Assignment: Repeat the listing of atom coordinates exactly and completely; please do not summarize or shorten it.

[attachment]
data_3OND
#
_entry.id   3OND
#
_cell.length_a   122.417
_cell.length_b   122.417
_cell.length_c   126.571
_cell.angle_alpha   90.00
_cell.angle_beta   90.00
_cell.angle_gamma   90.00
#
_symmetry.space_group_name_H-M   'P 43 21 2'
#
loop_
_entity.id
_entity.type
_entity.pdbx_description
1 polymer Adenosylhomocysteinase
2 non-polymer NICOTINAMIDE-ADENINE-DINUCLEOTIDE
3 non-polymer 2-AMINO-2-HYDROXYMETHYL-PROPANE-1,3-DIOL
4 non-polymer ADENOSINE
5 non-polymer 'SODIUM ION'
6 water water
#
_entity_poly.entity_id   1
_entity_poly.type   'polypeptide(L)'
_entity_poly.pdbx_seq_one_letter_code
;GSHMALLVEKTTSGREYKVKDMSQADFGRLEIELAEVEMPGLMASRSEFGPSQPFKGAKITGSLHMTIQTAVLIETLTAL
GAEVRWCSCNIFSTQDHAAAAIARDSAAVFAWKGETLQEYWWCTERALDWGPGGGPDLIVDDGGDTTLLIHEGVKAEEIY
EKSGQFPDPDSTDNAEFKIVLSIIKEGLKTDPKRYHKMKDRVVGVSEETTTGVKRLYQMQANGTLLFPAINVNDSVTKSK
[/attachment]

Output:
data_3OND
#
_entry.id   3OND
#
_cell.length_a   122.417
_cell.length_b   122.417
_cell.length_c   126.571
_cell.angle_alpha   90.00
_cell.angle_beta   90.00
_cell.angle_gamma   90.00
#
_symmetry.space_group_name_H-M   'P 43 21 2'
#
loop_
_entity.id
_entity.type
_entity.pdbx_description
1 polymer Adenosylhomocysteinase
2 non-polymer NICOTINAMIDE-ADENINE-DINUCLEOTIDE
3 non-polymer 2-AMINO-2-HYDROXYMETHYL-PROPANE-1,3-DIOL
4 non-polymer ADENOSINE
5 non-polymer 'SODIUM ION'
6 water water
#
_entity_poly.entity_id   1
_entity_poly.type   'polypeptide(L)'
_entity_poly.pdbx_seq_one_letter_code
;GSHMALLVEKTTSGREYKVKDMSQADFGRLEIELAEVEMPGLMASRSEFGPSQPFKGAKITGSLHMTIQTAVLIETLTAL
GAEVRWCSCNIFSTQDHAAAAIARDSAAVFAWKGETLQEYWWCTERALDWGPGGGPDLIVDDGGDTTLLIHEGVKAEEIY
EKSGQFPDPDSTDNAEFKIVLSIIKEGLKTDPKRYHKMKDRVVGVSEETTTGVKRLYQMQANGTLLFPAINVNDSVTKSK